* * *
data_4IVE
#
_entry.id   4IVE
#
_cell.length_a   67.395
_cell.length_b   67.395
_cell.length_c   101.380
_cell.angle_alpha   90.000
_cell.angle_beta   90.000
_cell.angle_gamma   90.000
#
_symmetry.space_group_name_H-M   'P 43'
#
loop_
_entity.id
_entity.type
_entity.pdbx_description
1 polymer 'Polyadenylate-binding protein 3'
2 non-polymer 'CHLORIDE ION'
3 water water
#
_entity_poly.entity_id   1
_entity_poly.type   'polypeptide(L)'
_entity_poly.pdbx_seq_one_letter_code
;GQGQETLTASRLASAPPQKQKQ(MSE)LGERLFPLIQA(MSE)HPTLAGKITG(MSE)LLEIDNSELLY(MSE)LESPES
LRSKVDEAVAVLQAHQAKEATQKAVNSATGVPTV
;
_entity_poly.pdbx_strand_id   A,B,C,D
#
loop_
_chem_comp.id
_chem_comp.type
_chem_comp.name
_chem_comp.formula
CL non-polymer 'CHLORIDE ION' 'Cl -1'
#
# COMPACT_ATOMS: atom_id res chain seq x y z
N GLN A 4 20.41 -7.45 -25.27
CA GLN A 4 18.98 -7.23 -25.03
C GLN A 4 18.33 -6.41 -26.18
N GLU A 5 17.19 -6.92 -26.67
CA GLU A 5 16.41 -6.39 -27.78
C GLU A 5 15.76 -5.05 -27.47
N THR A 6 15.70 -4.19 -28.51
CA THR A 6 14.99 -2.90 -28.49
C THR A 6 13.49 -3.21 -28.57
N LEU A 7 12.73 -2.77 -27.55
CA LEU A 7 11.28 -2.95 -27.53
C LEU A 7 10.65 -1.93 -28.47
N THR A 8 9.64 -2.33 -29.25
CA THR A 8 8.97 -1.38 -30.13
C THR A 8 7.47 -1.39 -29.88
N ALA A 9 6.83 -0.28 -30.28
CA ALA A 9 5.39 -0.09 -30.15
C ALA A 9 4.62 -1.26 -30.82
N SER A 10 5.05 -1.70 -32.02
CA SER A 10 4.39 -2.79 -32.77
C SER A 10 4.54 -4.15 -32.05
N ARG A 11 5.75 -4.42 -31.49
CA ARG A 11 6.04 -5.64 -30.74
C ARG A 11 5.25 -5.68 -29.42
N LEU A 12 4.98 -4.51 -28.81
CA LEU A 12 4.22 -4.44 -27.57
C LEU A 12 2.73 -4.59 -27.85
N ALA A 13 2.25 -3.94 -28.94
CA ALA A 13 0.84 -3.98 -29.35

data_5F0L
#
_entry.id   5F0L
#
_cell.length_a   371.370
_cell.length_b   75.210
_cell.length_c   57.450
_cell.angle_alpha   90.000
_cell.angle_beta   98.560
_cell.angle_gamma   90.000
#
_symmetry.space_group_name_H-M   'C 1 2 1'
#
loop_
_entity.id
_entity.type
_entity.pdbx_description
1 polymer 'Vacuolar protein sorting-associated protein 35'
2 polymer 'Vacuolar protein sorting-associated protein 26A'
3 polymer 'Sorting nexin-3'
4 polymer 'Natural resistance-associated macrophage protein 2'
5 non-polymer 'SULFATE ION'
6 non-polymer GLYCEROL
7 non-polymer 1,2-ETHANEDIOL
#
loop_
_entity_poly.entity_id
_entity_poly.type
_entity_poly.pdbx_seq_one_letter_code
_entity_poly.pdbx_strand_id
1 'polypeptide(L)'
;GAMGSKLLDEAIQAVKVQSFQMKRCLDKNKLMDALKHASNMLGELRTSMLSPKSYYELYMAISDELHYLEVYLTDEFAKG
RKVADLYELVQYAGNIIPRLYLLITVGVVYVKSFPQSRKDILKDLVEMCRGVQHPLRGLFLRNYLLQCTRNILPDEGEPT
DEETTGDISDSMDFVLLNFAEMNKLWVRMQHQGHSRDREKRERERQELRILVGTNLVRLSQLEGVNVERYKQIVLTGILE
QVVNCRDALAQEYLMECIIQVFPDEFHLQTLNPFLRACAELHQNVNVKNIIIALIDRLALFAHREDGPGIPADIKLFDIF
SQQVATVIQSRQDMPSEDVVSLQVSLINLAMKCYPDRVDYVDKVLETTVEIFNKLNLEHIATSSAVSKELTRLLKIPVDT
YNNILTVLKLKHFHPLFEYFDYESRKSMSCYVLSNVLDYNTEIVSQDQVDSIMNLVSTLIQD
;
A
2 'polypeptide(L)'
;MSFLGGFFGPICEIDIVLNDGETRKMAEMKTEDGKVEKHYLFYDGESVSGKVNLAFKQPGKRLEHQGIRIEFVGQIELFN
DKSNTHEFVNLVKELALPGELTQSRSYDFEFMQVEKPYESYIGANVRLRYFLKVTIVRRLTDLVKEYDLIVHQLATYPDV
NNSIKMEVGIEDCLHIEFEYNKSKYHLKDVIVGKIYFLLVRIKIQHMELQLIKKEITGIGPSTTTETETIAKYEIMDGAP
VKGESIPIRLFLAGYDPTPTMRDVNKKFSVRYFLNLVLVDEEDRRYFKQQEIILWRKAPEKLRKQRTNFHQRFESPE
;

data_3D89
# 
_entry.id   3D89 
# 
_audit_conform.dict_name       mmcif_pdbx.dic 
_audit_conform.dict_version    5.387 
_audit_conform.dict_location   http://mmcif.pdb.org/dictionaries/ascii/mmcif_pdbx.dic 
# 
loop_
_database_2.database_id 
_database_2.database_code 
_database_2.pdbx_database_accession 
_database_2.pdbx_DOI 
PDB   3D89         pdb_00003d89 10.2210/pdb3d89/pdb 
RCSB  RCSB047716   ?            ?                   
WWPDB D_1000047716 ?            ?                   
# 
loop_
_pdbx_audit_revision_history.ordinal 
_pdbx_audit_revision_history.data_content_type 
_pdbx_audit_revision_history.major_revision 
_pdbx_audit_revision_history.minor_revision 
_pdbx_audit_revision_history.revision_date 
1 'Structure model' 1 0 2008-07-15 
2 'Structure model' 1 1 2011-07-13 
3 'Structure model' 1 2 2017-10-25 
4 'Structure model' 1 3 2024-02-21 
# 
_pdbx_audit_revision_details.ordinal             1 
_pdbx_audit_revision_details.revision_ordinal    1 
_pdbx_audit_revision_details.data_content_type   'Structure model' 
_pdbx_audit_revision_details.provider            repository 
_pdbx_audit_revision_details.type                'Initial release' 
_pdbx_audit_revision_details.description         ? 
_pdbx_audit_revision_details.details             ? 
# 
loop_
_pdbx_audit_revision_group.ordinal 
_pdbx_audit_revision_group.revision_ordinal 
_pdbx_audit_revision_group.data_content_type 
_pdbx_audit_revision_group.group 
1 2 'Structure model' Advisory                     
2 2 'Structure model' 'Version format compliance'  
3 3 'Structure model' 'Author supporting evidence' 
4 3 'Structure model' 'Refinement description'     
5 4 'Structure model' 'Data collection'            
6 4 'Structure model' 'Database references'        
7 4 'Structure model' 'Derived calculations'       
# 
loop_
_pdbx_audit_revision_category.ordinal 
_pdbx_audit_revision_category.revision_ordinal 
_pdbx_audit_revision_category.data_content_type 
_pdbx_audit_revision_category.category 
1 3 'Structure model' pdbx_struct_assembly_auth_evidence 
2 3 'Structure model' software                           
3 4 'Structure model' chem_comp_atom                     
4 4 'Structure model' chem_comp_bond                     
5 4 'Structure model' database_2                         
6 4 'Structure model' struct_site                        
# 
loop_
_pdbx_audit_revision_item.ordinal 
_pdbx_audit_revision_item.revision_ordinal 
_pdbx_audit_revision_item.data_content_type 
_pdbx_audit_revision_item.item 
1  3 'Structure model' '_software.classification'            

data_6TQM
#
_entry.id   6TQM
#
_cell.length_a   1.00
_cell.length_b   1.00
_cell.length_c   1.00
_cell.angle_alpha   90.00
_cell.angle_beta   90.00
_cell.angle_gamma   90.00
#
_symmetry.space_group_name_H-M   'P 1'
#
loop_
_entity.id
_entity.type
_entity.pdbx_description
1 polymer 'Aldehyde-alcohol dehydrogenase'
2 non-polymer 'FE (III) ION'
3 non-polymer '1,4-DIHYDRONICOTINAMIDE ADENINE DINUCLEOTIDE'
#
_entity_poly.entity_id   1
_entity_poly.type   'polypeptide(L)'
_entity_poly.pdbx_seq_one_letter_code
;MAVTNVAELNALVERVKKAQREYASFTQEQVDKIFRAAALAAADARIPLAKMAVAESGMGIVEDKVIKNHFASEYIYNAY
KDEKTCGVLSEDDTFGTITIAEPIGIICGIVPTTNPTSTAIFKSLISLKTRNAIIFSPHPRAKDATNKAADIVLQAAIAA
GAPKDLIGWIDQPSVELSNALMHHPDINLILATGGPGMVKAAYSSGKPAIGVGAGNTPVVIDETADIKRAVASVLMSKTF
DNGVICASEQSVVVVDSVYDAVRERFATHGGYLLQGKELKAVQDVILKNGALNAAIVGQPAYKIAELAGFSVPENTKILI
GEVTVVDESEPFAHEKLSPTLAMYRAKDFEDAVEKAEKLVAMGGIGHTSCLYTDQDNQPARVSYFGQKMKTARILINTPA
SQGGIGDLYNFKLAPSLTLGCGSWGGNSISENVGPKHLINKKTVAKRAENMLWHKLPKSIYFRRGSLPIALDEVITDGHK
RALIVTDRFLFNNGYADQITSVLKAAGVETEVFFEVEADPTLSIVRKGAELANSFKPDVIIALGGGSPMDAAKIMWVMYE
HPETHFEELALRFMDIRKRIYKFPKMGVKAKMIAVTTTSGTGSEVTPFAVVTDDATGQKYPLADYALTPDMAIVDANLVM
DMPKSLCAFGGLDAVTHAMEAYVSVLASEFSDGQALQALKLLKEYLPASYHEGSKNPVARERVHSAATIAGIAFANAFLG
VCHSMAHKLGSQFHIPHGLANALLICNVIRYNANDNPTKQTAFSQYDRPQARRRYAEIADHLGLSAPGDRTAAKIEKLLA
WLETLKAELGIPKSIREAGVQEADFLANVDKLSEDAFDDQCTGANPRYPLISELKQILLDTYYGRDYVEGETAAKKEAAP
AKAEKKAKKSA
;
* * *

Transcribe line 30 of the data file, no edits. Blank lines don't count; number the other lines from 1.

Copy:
loop_